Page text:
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Dubplate culture?

I was scooting around the internet earlier today and came across something I hadn’t known about before – dubplates. In the headlong move towards digital technology, there’s a retro thing going on – in fact it’s probably been going on, quietly and in the background, for a long while.

While most of us are capturing our old film, video and vinyl records onto fully digital media, there are people busy recording music digitally and then transferring it onto vinyl.  This is something you see in the DJ world, and most often in reggae and drum&bass, because they tend to prefer the acoustic response of vinyl (or so I gather, I’ve been having a conversation with HOCSoundSystem about it). There’s apparently a division of opinion in the DJ world about the respective merits of vinyl vs digital media.

Investigating further, I see from Wikipedia that dubplates – one-off vinyl records – have a long and distinguished history in reggae because it’s easy to press a single disk with an existing music track and custom-made lyrics, for example for a particular sound system. But they’re increasingly common in other music genres as well now.

The equipment isn’t exactly cheap but the price of has decreased substantially over time to the point that some people literally have the kit in their living room.there are apparently increasing sales of dubplate cutters – the gadget you need to do this work – and booming business for the specialist dubplate ‘cottage industry’.

When intrigued me was the very retro-ness of this industry, the fact that the ‘old way of doing things’ is still valued, and has a large and increasing following.

It made me wonder how a similar retro-style might look in other industries. For example, if you look on Ebay these days you’ll find quite a few suppliers of handmade paper and notebooks, etc. Some while ago I came across someone who hand-prints books on handmade paper, binds them himself and offers them as limited editions – though in that case, what he’s offering in this form is, if I remember tightly, copies of mediaeval magical grimoires and treatises that are very probably available on the internet – but there appears to me a market for what would be in effect freely available text in this specialist form.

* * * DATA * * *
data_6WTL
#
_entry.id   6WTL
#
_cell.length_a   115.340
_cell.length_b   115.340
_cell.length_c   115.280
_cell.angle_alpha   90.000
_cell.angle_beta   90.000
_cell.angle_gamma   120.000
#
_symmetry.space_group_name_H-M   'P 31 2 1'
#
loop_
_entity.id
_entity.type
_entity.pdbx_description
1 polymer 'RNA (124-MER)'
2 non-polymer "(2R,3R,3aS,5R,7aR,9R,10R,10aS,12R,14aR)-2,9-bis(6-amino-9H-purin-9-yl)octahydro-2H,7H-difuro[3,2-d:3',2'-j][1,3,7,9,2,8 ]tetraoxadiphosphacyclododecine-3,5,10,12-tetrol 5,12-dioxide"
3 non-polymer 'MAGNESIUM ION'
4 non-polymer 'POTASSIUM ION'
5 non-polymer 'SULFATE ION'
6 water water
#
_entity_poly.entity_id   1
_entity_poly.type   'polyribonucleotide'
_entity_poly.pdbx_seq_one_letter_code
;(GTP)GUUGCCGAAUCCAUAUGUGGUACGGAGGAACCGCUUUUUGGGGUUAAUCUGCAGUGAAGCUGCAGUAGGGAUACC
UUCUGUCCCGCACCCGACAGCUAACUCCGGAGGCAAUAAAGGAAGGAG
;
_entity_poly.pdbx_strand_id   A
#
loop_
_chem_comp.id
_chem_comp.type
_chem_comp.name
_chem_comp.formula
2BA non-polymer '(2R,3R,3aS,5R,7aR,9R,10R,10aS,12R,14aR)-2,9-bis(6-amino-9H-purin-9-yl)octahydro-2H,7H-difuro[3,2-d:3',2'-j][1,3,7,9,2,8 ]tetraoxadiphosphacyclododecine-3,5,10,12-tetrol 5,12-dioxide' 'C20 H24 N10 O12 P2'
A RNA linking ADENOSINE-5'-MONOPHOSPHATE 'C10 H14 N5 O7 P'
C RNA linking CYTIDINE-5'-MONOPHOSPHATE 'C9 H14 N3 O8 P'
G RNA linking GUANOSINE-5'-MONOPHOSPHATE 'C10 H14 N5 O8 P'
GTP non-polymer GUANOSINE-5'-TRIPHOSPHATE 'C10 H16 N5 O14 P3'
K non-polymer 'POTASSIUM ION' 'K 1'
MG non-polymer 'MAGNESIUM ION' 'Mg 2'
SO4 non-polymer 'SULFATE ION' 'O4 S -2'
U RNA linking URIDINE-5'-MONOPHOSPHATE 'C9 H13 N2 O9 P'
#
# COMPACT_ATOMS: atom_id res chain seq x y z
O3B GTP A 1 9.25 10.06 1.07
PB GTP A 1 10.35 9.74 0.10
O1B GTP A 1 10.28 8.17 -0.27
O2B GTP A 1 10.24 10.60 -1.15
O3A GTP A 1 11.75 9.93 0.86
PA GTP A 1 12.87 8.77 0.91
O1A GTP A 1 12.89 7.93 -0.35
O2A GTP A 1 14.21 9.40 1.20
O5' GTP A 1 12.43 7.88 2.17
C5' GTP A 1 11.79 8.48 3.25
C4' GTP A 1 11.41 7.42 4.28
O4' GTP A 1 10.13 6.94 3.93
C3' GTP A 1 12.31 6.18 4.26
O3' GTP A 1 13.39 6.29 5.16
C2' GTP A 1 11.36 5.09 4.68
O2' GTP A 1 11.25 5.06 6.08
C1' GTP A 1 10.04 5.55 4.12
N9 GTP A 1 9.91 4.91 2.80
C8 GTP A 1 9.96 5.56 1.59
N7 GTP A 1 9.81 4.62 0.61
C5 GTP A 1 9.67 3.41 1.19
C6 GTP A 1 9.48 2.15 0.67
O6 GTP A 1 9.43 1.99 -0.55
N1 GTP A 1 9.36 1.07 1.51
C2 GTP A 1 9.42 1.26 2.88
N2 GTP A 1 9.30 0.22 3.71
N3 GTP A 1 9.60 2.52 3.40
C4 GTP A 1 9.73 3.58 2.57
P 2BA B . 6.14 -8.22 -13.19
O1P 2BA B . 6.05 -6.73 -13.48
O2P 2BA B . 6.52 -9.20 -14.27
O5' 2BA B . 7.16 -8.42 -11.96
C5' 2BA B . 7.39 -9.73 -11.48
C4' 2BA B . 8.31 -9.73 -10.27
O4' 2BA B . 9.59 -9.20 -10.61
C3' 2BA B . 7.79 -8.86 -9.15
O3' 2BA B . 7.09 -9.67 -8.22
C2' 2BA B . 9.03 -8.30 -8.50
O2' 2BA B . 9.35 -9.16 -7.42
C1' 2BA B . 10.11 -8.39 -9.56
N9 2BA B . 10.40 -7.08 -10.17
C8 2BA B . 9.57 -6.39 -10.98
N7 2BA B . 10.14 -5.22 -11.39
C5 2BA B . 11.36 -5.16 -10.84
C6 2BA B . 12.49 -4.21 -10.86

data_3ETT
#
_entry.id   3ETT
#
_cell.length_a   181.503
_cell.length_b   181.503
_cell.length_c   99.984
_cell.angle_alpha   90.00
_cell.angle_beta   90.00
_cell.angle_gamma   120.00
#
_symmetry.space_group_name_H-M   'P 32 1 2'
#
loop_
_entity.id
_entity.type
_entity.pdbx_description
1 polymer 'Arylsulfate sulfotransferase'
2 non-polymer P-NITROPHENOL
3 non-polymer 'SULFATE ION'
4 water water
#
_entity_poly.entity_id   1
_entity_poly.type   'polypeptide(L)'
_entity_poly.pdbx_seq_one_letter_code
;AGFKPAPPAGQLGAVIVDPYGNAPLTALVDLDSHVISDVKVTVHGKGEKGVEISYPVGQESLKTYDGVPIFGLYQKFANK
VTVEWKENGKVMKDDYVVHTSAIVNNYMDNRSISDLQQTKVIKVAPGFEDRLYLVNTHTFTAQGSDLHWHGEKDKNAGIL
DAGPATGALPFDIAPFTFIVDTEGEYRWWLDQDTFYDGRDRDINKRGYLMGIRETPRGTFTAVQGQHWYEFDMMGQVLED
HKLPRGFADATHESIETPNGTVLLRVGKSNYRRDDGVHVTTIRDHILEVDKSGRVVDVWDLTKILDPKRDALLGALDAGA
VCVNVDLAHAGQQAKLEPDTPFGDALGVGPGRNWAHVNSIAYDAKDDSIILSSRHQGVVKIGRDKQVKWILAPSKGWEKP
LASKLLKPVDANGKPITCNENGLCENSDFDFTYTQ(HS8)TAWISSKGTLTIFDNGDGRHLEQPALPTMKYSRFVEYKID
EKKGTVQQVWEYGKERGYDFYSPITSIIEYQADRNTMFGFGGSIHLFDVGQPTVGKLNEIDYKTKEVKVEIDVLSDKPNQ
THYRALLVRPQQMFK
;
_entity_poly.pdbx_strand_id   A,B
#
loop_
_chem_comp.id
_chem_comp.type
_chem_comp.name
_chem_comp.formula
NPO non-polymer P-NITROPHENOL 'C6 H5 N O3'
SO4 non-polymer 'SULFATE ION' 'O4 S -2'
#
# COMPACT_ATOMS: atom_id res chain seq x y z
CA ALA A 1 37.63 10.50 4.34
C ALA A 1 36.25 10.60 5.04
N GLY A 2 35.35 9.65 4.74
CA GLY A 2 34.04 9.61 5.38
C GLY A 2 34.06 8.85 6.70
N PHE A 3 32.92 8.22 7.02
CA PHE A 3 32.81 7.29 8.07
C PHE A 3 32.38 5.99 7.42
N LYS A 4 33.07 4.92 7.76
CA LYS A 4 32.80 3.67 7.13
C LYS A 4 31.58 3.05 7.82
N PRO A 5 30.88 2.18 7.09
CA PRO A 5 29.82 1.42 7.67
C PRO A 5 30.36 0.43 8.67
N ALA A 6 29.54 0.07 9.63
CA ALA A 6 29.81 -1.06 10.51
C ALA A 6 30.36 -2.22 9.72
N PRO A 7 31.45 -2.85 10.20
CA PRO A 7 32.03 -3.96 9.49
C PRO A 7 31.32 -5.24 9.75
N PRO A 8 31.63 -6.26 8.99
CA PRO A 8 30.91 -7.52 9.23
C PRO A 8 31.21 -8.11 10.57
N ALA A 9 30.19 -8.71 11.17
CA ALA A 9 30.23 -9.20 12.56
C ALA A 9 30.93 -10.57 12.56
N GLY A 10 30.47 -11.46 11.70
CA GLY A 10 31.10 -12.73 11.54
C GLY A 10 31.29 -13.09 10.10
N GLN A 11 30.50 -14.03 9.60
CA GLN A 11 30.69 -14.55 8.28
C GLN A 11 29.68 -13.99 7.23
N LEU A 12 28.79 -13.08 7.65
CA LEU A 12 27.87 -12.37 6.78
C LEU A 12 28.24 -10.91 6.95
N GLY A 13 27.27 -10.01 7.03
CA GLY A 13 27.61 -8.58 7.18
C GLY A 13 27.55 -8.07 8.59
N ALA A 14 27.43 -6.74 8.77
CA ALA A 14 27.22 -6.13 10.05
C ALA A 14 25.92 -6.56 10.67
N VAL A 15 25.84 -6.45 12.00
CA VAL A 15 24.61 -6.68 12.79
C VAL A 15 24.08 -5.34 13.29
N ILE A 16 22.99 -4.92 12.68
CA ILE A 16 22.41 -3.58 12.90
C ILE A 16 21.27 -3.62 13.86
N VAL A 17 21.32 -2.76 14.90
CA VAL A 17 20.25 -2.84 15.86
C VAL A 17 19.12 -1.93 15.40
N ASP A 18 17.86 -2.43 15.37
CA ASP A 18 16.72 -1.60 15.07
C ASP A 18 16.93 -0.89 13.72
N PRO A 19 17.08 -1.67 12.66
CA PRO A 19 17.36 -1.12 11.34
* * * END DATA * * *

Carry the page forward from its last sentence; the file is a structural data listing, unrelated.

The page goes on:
Even the ‘Hearing Voices’ poetry people I blogged about a few days ago have put work out, not as a web page or e-publication, but an actual magazine – it’s not limited circulation per se, but I can’t image there were huge numbers printed and those who have copies will possess a physical thing that connects them to a particular place, time, event and vision of what’s possible in poetry.

And in the art world, of course, numbered limited-issue prints are a known and accepted part of the market and have been for decades.

This is, really, about exclusivity – having a one-off, customised vinyl record to play to a club audience, one of a number of specially-made ‘luxury edition’ books, or an item that has some personal significance of ‘I was there’. Different takes on the idea of exclusivity, but all quite understandable.

Meanwhile, going back to my trusty 1907 Army and Navy Catalogue, which dates from a time when the Army and Navy Stores in London sold everything the gentleman officer would need for his posting abroad, I see that many popular books of that time were available, not just as ‘paperback’ and ‘hardback’, but in half a dozen different bindings and paper qualities from six shillings and fivepence up to forty shillings.

So this all makes me wonder whether there might still be a market for, say, limited edition fiction, handprinted, sold almost as an artisan craft piece. And I’m not talking about reprints of top ten novels, but new original fiction. A deliberate turning back of the clock to older methods, styles and values. Under what conditions might such a thing be viable as a product?

I don’t know the answer but I’m interested to hear anyone’s comments!


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